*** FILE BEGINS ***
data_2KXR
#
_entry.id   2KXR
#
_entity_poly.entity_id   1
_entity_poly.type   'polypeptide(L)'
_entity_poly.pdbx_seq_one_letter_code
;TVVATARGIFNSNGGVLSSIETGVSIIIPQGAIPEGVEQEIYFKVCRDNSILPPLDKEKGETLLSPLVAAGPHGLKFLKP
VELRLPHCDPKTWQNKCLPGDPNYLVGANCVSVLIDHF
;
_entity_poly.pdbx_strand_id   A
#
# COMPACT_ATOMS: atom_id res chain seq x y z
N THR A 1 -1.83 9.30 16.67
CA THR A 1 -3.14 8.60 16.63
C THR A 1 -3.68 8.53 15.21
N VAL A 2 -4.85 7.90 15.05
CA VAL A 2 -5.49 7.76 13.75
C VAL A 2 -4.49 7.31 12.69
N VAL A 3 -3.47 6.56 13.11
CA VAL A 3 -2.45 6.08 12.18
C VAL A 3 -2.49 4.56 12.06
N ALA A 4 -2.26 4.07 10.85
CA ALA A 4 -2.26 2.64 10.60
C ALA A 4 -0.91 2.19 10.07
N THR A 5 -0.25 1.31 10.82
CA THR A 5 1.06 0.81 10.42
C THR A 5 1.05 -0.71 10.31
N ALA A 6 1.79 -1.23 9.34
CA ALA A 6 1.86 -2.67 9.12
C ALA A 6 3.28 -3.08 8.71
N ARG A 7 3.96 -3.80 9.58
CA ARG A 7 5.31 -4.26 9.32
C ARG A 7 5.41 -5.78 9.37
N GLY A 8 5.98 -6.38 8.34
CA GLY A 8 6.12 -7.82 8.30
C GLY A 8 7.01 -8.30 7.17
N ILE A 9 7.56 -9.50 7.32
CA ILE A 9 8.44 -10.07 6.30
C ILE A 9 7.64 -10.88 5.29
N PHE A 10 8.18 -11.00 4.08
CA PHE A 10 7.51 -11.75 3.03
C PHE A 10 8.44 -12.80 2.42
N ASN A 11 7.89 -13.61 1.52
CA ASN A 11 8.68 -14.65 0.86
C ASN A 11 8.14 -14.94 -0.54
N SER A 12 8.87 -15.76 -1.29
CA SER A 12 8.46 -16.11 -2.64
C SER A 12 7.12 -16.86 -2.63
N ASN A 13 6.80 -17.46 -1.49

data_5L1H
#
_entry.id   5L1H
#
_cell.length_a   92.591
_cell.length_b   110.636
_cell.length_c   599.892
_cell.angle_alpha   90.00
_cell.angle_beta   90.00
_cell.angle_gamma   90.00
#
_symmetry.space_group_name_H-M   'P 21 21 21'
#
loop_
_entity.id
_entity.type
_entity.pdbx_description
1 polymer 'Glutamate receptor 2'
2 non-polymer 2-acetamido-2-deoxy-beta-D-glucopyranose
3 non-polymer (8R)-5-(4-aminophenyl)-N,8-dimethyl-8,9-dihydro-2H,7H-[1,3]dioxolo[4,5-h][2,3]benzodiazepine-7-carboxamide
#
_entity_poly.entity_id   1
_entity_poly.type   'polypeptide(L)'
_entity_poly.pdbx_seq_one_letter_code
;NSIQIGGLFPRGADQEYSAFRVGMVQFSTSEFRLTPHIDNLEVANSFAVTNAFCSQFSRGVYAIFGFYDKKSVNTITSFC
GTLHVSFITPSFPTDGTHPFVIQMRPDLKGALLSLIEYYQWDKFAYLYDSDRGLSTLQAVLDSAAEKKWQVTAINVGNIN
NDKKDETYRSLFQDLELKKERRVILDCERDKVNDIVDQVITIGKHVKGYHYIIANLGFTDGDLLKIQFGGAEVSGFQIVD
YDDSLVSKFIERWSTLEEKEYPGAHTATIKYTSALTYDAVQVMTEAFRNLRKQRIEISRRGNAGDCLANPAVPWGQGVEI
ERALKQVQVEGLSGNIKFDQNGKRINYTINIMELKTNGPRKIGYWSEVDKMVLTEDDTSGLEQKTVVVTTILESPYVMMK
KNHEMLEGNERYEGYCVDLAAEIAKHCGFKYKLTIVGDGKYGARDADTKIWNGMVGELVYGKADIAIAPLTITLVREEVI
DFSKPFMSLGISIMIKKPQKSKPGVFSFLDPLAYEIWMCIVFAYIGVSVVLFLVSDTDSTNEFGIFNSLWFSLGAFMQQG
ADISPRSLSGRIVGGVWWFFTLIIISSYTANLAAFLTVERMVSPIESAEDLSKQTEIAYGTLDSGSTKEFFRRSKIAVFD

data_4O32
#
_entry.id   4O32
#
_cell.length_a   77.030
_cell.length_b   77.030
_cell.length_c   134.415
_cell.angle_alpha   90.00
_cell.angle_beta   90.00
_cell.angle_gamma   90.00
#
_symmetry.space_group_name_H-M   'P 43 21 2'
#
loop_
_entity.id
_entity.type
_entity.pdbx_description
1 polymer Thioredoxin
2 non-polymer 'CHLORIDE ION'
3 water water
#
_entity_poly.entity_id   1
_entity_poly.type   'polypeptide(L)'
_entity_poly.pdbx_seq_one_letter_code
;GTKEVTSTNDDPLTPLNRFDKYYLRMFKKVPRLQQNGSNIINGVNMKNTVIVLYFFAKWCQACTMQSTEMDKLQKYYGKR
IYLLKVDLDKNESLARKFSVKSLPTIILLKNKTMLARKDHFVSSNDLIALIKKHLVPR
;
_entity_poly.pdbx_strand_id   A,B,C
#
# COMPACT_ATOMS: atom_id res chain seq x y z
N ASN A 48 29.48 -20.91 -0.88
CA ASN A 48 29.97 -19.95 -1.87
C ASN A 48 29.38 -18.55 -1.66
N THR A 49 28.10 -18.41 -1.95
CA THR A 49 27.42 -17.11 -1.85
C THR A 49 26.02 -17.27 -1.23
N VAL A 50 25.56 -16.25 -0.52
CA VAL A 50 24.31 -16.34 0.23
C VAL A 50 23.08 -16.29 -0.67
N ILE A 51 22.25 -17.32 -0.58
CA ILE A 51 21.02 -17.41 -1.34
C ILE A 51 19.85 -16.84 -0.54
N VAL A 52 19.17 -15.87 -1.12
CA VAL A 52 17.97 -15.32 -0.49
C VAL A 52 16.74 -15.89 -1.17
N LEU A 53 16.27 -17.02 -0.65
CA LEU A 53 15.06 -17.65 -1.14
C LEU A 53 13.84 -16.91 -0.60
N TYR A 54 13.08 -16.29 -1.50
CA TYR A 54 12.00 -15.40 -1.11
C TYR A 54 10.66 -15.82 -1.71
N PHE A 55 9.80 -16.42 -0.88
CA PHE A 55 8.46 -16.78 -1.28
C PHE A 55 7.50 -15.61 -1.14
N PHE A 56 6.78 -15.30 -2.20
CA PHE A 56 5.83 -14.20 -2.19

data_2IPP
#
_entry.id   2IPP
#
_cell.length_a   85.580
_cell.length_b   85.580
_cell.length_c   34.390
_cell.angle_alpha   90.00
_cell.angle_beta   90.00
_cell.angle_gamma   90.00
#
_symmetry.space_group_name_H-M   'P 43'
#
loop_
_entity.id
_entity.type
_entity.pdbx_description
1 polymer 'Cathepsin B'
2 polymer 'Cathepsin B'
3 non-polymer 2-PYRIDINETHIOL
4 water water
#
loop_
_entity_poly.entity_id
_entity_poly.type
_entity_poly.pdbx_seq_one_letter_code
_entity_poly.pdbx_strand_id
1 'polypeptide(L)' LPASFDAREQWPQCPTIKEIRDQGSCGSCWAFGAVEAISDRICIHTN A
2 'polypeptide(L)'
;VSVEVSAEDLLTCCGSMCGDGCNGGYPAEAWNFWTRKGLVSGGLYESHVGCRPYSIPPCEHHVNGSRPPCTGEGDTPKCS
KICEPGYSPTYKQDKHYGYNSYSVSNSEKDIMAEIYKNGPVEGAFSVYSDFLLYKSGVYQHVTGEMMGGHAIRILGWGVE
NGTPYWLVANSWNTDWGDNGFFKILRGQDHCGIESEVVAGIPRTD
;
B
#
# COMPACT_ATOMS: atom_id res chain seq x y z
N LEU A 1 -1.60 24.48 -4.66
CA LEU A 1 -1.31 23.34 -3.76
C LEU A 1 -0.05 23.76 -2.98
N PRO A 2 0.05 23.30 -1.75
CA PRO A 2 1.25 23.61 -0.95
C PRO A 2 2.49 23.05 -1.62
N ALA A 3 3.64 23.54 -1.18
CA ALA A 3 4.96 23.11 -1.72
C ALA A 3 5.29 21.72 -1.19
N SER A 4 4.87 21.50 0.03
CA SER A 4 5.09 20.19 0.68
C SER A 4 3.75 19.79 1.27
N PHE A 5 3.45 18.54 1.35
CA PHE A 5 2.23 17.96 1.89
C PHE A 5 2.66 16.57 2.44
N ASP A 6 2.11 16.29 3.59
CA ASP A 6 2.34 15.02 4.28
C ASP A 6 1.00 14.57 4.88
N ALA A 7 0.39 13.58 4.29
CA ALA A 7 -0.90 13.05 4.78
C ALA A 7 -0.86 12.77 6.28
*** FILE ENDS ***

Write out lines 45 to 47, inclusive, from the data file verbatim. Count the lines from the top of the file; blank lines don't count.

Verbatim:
CA ASN A 11 8.68 -14.65 0.86
C ASN A 11 8.14 -14.94 -0.54
N SER A 12 8.87 -15.76 -1.29